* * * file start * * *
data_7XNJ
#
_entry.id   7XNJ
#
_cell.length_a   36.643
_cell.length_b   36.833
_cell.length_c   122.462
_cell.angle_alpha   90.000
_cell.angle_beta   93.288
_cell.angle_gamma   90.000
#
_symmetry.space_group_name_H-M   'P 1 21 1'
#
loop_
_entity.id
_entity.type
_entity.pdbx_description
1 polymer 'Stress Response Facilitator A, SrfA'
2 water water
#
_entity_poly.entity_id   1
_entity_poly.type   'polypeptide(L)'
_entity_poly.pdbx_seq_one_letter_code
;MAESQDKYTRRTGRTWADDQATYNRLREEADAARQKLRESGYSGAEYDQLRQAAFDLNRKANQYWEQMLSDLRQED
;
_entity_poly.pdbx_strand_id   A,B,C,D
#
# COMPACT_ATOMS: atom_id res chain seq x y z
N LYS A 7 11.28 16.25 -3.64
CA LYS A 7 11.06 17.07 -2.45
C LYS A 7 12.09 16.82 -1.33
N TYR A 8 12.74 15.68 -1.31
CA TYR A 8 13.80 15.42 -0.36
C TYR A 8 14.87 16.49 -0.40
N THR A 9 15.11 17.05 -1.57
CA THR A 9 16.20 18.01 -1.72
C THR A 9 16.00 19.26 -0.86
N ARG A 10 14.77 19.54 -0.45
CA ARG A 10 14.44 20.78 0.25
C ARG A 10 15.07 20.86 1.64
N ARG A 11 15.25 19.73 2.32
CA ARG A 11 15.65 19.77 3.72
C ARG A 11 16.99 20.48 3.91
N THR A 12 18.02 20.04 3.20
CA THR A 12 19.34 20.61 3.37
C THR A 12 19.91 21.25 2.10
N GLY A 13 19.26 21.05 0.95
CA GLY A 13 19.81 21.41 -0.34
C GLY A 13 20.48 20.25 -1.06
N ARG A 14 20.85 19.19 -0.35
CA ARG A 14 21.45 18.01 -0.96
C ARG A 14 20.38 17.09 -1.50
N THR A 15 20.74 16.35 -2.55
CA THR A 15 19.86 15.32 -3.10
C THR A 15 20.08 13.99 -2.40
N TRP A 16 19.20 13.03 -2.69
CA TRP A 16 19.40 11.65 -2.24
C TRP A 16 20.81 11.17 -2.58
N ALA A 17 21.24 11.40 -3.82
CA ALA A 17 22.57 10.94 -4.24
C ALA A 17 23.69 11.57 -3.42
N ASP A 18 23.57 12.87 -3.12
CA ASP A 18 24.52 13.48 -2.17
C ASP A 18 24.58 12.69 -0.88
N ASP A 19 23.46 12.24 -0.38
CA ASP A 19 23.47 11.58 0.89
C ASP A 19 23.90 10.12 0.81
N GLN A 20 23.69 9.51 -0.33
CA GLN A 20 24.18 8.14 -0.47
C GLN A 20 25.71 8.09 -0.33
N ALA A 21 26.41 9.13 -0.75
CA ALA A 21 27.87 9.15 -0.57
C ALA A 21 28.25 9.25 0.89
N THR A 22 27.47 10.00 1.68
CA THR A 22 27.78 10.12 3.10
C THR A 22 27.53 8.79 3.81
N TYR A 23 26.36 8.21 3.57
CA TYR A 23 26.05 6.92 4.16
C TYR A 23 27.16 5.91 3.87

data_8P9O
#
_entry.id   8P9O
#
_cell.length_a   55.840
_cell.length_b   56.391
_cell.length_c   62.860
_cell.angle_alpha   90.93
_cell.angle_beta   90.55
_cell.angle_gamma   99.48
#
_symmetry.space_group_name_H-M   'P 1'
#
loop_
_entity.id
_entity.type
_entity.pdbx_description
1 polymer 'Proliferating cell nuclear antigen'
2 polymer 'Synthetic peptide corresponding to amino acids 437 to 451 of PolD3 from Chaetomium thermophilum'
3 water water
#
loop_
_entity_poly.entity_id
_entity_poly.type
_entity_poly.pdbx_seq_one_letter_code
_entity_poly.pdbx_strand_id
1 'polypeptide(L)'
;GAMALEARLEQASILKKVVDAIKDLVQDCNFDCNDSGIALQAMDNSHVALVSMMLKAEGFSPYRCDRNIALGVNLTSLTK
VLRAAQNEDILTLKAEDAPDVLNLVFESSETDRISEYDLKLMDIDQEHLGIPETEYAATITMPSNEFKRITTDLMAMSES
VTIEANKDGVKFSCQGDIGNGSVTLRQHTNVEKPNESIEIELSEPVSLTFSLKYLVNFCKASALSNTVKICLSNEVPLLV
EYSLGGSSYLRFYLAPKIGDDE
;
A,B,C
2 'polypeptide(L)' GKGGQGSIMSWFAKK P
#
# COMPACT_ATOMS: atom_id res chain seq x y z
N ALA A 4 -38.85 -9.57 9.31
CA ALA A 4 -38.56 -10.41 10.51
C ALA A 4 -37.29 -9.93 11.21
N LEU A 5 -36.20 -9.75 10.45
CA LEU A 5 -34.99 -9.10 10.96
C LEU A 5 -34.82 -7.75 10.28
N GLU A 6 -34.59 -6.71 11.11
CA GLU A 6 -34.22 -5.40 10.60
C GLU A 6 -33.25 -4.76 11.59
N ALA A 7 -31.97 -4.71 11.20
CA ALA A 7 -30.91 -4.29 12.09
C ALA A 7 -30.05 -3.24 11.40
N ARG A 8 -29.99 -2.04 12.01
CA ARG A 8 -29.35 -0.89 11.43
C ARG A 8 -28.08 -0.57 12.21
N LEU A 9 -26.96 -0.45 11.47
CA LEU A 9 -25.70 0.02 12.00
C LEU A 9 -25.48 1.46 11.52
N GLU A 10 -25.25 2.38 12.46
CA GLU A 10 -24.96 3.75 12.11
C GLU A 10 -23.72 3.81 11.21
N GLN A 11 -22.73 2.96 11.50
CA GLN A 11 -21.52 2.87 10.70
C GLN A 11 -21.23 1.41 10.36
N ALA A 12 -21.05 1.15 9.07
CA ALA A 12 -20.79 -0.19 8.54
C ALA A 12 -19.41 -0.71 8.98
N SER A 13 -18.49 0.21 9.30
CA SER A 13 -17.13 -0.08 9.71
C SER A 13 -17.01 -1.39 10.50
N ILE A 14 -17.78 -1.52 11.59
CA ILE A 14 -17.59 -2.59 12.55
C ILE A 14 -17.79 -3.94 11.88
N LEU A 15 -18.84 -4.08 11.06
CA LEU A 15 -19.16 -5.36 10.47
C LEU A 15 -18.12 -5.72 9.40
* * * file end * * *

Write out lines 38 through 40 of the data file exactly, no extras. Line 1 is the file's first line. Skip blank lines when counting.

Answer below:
N ARG A 10 14.77 19.54 -0.45
CA ARG A 10 14.44 20.78 0.25
C ARG A 10 15.07 20.86 1.64